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Magic keywords on Google and the consequences of tailoring results - Gabriel Weinberg's Blog

Magic keywords on Google and the consequences of tailoring results - Gabriel Weinberg's Blog | Teacher Tips & Tools | Scoop.it

What does it mean when you hear talk of a filter bubble? This post from Gabriel Weinberg, the founder of the search engine DuckDuckGo, discusses an "experiment" that took play on Sept. 6, 2012, when 131 DuckDuckGo users searched Google for specific words. It "was the first in a series of experiments we're doing to explore the state of Google search tailoring -- the fact that different people see different results on Google based on who they are."

The results are pretty amazing (and very detailed). To learn more check out this post, or to have a quick overview, scroll down to the end of the post and watch the video. You may also want to head over to Vimeo to watch a 2nd video about DuckDuckGo that provides a quick overview of DuckDuckGo, a search engine that protects your privacy and has many great tools! And the link to that video is http://vimeo.com/50984188.


Via Beth Dichter
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Rescooped by Tracy Shaw from Eclectic Technology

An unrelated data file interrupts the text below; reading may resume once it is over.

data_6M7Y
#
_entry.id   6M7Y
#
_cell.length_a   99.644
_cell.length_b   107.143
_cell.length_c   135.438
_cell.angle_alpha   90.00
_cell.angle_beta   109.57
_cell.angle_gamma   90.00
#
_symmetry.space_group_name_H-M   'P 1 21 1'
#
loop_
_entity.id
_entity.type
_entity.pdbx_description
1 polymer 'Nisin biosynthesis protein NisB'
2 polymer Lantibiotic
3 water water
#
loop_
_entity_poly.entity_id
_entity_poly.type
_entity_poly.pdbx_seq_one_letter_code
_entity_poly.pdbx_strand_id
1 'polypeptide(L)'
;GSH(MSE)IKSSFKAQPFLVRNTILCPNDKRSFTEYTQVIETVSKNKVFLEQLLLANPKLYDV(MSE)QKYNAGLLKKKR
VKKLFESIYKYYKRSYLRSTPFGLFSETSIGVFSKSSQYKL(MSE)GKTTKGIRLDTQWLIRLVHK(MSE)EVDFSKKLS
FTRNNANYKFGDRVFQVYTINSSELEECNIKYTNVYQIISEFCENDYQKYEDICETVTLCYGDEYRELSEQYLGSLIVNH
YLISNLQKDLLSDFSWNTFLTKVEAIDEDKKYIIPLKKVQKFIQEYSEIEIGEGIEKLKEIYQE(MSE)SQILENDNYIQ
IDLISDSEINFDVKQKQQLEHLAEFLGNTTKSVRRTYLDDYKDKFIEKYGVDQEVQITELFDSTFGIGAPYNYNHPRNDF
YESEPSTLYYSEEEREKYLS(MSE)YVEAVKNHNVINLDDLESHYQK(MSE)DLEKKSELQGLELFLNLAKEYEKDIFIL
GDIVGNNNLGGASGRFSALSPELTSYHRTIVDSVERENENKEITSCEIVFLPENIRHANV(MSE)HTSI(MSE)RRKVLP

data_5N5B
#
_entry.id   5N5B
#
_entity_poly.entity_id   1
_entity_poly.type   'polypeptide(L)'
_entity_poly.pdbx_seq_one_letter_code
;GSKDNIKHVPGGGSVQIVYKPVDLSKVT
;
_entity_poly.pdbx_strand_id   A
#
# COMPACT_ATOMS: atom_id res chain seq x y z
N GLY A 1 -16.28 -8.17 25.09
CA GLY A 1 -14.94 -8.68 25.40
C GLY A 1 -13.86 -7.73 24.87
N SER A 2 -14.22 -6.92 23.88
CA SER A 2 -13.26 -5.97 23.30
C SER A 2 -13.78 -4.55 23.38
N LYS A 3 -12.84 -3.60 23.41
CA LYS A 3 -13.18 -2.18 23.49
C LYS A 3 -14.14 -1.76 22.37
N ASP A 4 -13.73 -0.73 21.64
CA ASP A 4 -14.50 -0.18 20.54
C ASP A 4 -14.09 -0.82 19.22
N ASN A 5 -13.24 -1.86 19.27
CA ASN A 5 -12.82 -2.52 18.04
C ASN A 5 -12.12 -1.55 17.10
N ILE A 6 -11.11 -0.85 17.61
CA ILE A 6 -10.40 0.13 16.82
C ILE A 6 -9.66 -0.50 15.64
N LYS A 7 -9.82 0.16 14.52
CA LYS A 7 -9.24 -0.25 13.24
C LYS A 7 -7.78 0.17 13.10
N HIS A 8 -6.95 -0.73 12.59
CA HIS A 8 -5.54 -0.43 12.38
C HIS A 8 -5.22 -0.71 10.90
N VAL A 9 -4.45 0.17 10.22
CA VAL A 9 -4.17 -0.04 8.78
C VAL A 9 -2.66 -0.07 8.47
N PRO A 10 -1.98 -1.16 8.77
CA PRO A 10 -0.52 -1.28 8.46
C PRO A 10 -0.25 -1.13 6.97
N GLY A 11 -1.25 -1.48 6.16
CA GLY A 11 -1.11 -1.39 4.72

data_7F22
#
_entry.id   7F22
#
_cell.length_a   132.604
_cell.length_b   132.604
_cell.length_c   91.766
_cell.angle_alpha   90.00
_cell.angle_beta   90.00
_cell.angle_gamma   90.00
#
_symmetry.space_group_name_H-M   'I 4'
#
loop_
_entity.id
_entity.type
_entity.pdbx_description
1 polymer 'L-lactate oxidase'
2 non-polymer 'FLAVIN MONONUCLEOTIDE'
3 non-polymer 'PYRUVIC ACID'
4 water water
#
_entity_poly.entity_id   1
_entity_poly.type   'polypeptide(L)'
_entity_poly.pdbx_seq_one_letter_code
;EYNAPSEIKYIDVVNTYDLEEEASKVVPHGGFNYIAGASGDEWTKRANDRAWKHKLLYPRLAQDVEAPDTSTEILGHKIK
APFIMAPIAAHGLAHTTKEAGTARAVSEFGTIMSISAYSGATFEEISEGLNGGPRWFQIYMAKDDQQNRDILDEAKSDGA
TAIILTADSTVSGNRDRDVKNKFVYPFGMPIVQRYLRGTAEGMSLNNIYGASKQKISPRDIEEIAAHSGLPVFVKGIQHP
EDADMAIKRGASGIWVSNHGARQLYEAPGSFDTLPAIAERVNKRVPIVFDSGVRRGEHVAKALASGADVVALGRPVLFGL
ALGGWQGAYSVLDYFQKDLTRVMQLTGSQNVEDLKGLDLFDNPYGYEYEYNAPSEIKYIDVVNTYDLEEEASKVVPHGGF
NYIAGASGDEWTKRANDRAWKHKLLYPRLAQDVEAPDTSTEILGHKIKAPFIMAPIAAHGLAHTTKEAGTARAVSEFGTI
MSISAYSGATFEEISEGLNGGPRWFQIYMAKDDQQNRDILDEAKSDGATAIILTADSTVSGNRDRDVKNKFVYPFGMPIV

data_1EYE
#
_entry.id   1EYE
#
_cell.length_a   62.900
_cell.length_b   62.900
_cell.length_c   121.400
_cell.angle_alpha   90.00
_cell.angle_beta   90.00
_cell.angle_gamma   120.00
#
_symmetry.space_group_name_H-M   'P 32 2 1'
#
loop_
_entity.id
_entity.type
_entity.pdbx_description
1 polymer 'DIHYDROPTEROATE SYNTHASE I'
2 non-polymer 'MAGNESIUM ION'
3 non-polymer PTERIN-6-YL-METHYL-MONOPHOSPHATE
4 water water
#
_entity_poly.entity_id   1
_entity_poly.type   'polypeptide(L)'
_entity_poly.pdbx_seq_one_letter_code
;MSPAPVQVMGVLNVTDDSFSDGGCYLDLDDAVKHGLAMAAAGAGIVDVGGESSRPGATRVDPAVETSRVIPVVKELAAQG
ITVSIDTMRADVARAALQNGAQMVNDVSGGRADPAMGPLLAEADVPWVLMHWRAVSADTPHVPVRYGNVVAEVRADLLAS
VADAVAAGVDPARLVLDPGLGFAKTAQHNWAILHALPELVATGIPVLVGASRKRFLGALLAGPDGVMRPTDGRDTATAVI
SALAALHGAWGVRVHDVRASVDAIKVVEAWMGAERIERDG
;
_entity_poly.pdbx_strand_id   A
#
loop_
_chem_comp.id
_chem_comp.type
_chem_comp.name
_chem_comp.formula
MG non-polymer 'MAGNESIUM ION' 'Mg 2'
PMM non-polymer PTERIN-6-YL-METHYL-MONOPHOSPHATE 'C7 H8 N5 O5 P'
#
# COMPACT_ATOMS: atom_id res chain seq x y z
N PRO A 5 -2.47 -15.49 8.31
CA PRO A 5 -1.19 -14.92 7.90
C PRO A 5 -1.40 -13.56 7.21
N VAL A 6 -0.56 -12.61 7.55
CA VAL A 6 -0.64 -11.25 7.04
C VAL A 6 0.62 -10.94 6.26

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Why K-12 schools are failing by not teaching SEARCH | The Thinking Stick

Why K-12 schools are failing by not teaching SEARCH | The Thinking Stick | Teacher Tips & Tools | Scoop.it

A look at the importance of teaching students how to search. Do your students (or faculty) know how to find information online? Do they have use appropriate search words, understand how results are generated, use multiple resources, to assess the information (quality and accuracy), recognize bias? 

This post focuses on some of the  information from the recent Pew Report that looked at "How Teens Do Research in the Digital World." The author also provides links to articles he has written on how to use Google to teach search to students in K-2, 3-5, 6-8, and 9-12. 
I would also suggest teaching with search engines beyond Google. If you are concerned with tracking check out DuckDuckGo or Blekko. A great metasearch engine is Carrot2. And you can use want to compare websites side-by-side check out Slikk. 


Via Beth Dichter
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